Your Compleat Guide To Tamiyo, Compleated Sage

Tamiyo, Compleated Sage offers green decks a flexible and powerful tool. Brad Nelson takes an early look at ways to use the planeswalker in Kamigawa: Neon Dynasty Standard.

Tamiyo, Compleated Sage, illustrated by Chris Rahn

I’m not usually that invested in Magic lore, so the news of Tamiyo’s demise didn’t really resonate with me. Maybe being a part of the Phyrexian invasion isn’t great, but how bad can it be when it comes with cost reduction? Today we’re going to be taking a deeper look into Tamiyo, Completed Sage, the first planeswalker to have “Phyrexian Mana” cost reduction! 

Tamiyo, Compleated Sage

I’m just going to start things off by saying this is the card that excites me most from Kamigawa: Neon Dynasty so far. After all, Simic is my third-favorite color combination behind Golgari and Sultai. I don’t know what it is, but big green monsters plus counterspells and card advantage really get my creative juices flowing. I haven’t been too excited to play Standard or Alchemy as of late, but I’m pretty sure Tamiyo, Compleated Sage is going to get me back on the Arena ladder next week. 

So what makes this card so special? Well, it all starts with its casting cost. Having the option to cast it for either four or five mana allows for a green deck to have a much smoother early-game when sequencing. For example, a lot of green decks in Standard will want to play Esika’s Chariot and Wrenn and Seven. Once you throw a ton of copies of those into the mix, you really have to be careful how many other fours and fives you run. 

Tamiyo helps bridge that gap. Sometimes you won’t draw a four-mana card to cast, and need to rely on Tamiyo to get to Turn 5. Other times we won’t have a Goldspan Dragon or Wrenn and Seven, and then can safely cast Tamiyo without paying two life. Having that flexibility is just great for green decks, and will help them consistently curve while playing a higher density of powerful spells. 

Skyclave Apparition

While on the topic of casting costs, I need to highlight this little total mana value loophole Tamiyo has. You see, this planeswalker will always have a total mana value of five even though you can cast it for four mana. This keeps it just out of reach from an opponent’s Skyclave Apparition, even if it’s cast for four mana. This is actually pretty huge, because one of the worst things to happen against aggressive decks like Mono-White Aggro and Naya Aggro is that they Skyclave Apparition our Turn 4 play. This can set us back, especially when we may be on the defensive. 

Now that we’ve discussed her casting cost, let’s take a look at her abilities. Tamiyo, Compleated Sage sits in this great space where she can play a variety of roles based on when she’s cast. This means she’ll be good in the early turns when tempo is important, and also in the late stages when card advantage is more highly valued. We’ll take a deeper look into each of her abilities to better explain what I’m trying to say.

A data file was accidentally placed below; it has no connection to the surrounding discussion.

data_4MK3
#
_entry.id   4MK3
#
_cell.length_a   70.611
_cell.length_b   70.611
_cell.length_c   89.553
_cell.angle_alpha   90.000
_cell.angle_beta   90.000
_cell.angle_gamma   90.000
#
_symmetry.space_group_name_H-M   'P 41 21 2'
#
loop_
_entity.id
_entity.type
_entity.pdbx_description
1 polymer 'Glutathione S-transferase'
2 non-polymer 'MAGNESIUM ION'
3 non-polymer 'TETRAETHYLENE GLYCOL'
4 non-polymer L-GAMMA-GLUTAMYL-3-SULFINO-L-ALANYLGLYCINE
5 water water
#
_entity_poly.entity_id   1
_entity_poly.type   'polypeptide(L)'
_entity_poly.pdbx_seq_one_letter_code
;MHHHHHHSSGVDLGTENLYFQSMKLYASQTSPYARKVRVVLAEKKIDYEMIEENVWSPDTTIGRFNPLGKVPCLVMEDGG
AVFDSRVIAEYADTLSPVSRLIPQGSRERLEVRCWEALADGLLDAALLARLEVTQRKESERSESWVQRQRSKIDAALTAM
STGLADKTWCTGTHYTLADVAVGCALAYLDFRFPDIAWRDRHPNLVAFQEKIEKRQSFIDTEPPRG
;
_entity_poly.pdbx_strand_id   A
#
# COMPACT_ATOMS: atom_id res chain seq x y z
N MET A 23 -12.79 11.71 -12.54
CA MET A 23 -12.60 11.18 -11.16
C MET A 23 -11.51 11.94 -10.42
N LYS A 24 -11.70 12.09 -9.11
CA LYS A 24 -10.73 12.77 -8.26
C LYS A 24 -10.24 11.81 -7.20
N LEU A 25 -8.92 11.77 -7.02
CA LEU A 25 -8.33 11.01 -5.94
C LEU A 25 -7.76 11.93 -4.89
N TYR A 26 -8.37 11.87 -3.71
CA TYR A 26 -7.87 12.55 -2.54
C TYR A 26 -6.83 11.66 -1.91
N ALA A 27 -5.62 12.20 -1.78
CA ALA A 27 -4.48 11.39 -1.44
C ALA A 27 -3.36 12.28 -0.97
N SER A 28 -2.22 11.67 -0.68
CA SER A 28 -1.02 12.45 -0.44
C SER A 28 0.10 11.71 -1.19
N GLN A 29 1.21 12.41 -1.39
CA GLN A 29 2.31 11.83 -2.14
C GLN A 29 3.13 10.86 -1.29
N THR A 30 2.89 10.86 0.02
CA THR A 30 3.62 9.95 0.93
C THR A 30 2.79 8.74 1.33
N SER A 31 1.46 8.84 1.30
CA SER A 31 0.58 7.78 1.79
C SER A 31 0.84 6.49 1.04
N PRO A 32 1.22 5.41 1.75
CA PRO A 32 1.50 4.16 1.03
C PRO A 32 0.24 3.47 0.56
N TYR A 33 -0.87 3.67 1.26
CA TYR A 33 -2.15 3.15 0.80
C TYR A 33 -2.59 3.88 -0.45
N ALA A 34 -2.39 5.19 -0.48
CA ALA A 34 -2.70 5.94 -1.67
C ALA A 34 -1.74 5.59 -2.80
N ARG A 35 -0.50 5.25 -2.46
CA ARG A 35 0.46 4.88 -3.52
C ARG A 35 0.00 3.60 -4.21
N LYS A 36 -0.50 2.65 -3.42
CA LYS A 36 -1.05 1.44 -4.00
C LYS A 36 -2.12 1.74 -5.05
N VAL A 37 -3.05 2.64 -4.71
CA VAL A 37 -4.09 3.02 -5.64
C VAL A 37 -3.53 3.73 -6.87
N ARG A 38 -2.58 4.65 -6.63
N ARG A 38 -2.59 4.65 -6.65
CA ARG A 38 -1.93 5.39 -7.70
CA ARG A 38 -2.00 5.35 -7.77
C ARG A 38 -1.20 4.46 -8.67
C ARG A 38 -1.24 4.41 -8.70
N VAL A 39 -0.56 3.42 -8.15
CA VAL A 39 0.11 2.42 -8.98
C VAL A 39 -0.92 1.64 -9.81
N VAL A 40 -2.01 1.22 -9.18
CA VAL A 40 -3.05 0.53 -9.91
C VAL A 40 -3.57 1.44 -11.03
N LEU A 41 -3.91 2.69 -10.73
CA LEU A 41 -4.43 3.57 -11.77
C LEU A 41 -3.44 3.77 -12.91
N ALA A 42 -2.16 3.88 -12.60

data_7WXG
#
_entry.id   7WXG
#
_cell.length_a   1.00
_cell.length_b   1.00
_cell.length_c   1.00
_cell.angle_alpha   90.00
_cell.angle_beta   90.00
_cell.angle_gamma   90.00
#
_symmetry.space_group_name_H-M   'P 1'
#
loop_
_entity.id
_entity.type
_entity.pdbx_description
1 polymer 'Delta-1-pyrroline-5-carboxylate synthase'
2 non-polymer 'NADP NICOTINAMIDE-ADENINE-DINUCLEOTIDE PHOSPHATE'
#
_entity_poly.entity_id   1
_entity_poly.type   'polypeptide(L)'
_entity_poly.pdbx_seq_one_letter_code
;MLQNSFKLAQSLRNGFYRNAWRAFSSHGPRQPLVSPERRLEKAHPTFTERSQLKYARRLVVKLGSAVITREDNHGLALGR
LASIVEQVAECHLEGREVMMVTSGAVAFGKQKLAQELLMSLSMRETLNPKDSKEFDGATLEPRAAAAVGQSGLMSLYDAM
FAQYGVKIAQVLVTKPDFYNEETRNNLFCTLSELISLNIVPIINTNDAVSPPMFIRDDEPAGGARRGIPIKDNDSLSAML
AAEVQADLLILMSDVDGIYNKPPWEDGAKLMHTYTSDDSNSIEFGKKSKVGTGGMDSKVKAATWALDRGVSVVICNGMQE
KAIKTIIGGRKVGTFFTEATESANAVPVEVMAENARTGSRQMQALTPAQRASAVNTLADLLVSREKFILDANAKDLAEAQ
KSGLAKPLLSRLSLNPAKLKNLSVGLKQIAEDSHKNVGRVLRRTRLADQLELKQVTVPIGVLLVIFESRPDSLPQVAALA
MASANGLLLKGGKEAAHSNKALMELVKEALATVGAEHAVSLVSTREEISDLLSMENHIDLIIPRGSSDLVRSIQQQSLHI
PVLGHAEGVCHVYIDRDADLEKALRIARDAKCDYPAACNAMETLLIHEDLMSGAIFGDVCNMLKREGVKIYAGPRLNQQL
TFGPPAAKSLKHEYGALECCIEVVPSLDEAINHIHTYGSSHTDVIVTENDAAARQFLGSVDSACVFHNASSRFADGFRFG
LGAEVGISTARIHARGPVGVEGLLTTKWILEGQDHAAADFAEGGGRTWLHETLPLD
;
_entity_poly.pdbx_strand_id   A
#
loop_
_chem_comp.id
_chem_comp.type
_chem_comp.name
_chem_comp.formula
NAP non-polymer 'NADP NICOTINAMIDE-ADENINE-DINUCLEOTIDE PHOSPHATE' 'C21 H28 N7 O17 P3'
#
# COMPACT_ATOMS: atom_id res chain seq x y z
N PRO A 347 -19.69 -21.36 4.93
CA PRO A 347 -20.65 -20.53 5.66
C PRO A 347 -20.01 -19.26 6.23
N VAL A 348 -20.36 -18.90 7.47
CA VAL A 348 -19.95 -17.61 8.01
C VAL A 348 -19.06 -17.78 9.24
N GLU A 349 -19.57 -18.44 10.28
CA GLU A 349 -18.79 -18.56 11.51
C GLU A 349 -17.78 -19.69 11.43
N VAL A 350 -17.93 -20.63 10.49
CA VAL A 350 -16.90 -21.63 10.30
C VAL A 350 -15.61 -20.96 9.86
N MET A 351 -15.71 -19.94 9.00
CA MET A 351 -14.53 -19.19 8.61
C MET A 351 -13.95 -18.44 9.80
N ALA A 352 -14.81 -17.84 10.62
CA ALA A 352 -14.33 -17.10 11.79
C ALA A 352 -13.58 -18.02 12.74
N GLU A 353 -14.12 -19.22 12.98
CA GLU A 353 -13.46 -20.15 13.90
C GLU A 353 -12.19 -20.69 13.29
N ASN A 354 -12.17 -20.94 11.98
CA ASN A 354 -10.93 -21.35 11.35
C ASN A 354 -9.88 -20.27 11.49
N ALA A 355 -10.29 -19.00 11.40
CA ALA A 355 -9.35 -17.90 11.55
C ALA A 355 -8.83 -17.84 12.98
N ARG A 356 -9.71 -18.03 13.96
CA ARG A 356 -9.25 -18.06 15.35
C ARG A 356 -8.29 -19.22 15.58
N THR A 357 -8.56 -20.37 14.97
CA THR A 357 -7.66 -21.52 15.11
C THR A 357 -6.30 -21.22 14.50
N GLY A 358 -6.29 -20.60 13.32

[+1]: Tap up to one target artifact or creature. It doesn’t untap during its controller’s next untap step. 

This ability does a very great job at protecting Tamiyo, but can also lead to some opportunistic attacks. It’s also worth noting that the Simic color combination struggles with larger threats. The ability to just keep something big tapped and out of combat can go a long way for a Simic deck to not fall too far behind. Another great feature about this ability is it can target artifacts, which could come in handy when trying to slow down an opposing Esika’s Chariot. Kamigawa: Neon Dynasty also has some pretty sweet Vehicles, so I’m sure Tamiyo will never run out of good targets to lock down. 

[-X]: Exile target nonland permanent card with mana value X from your graveyard. Create a token that’s a copy of that card. 

On the surface, this ability will be great at generating some value as a game goes on. Odds are you won’t be wanting to use it in the early turns, but as time goes on this will be a great way to bring back a more powerful nonland permanent to help swing games in your favor. The cool stuff comes once we dig a little deeper into what we can pair Tamiyo with, and it doesn’t get sweeter than everyone’s favorite “Catillac!”

Esika's Chariot

Esika’s Chariot works exceptionally well with Tamiyo, Completed Sage. I mean, like, “you’re going to hear so many horror stories from your friends about this tag-team” good. Now that might be because Esika’s Chariot is such an absurd card, it works with most things — who really knows. Regardless, these two cards synergize so well together that I’m pretty sure we’ll all soon get sick of the Chariot/Tamiyo pinch. 

The “pinch” is right after we’ve cast our Esika’s Chariot on Turn 3 or 4. If an opponent uses their next turn spending mana on creatures, we can cast Tamiyo and tap one of them down. Ideally this will allow the Vehicle to get through combat without dying. Now, if they hold up mana to destroy the Vehicle before it’s able to attack and make another Cat token, we can cast Tamiyo and use its second ability to return a token copy of Esika’s Chariot to the battlefield.